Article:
Skin cancer is contracted by approximately 60,000 people in the UK each year. It is normally caused by prolonged exposure to ultraviolet (UV) light which makes the process of cell division in your skin malfunction. As a result your skin cells start to multiply in a rapid, out of control way leading to the formation of a cancerous tumour which usually appears as a blemish on your skin. Fortunately, most of these cancers are very treatable if caught in the early stages. In this article I am going to be discussing three of the possible skin cancer treatments that are available to you.
1) SURGERY:- This is the most common treatment for this type of cancer. Smaller tumours can normally be removed under local anaesthetic. However, larger tumours may require a skin graft which involves the cancerous skin being removed and then replaced with a layer of healthy skin taken from another part of the body. If the cancer has spread beyond the skin and to the lymph nodes (glands that help the body get rid of unwanted bacteria) they may also have to be removed through surgery. This type of treatment has few side effects but may result in some permanent scarring of the skin depending upon the size and position of the tumour.
2) RADIOTHERAPY:- This type of treatment involves using high energy radiation beams to shrink or kill any cancerous cells. It is normally used as an alternative to surgery as it can treat the skin cancer without any scarring. Radiotherapy may also be used following surgery to kill any remaining cancer cells and reduce the chances of the cancer returning. Although radiotherapy does not result in scarring there are a number of negative side effects including a feeling of sickness similar to the flu, general tiredness and hair loss in the affected area. However, these side effects are generally temporary and will stop once the radiotherapy treatment ends.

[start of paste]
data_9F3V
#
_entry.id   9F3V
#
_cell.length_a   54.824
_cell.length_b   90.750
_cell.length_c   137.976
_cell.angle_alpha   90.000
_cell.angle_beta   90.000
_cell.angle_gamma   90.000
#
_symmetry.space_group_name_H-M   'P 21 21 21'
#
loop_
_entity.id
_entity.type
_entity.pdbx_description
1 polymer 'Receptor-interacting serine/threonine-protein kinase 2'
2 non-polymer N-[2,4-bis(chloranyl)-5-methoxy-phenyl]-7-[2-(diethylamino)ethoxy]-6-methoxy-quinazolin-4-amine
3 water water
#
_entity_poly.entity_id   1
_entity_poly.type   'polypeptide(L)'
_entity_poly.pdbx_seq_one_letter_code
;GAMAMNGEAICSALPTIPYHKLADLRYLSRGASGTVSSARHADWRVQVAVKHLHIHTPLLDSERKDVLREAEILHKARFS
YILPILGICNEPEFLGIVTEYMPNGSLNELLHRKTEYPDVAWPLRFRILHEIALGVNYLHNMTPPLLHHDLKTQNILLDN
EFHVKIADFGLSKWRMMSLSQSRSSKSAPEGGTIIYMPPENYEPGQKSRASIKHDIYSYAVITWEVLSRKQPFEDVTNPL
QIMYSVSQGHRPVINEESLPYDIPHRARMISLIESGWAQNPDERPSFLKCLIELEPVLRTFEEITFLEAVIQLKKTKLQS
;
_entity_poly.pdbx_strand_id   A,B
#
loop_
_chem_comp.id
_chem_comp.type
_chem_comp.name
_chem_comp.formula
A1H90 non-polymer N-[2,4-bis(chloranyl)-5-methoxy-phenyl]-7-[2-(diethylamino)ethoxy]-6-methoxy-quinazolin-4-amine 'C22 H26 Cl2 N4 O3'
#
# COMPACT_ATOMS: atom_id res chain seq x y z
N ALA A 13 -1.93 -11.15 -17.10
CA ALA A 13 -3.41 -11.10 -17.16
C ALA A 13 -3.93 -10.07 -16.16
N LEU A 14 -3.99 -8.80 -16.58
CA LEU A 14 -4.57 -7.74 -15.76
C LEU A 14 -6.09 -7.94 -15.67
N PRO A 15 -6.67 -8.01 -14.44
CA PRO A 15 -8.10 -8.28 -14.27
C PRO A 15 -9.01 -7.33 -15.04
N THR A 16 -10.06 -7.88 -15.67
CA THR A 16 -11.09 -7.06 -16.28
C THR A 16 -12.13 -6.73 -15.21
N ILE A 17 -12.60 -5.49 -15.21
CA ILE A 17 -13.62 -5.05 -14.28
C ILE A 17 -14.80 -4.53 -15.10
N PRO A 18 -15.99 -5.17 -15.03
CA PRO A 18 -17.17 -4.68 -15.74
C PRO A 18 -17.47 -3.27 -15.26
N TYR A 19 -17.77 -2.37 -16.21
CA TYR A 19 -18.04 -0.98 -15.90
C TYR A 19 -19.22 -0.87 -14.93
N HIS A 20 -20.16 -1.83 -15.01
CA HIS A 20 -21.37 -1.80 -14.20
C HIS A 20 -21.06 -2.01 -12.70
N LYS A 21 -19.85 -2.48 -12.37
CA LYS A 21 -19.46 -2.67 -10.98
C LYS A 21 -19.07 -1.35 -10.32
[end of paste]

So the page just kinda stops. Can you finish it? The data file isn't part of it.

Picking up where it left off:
3) CRYOTHERAPY:- This type of treatment involves freezing the cancerous cells using liquid nitrogen. It is most effective for early stage skin cancers and may not be possible with more advanced cancers. If this treatment is used the affected skin will scab over and after about a month this scab will fall off. Cryotherapy is a very low risk procedure but there is a small risk of scarring or infection on the area of skin that is treated.
Although skin cancer is one of the most common cancers in the UK it is highly treatable with the success rates being particularly high if it is discovered in the early stages. Therefore, if you notice any unusual skin blemishes that have been there for a while go see your doctor right away. It may turn out to be nothing but if it is an early stage cancerous growth your chances of successful treatment will be much higher if you get it diagnosed now instead of leaving it to grow.
Whilst every intention has been made to make this article accurate and informative, it is intended for general information only. Skin cancer is a very serious, life threatening condition and you should discuss any concerns, treatments or lifestyle changes fully with your doctor.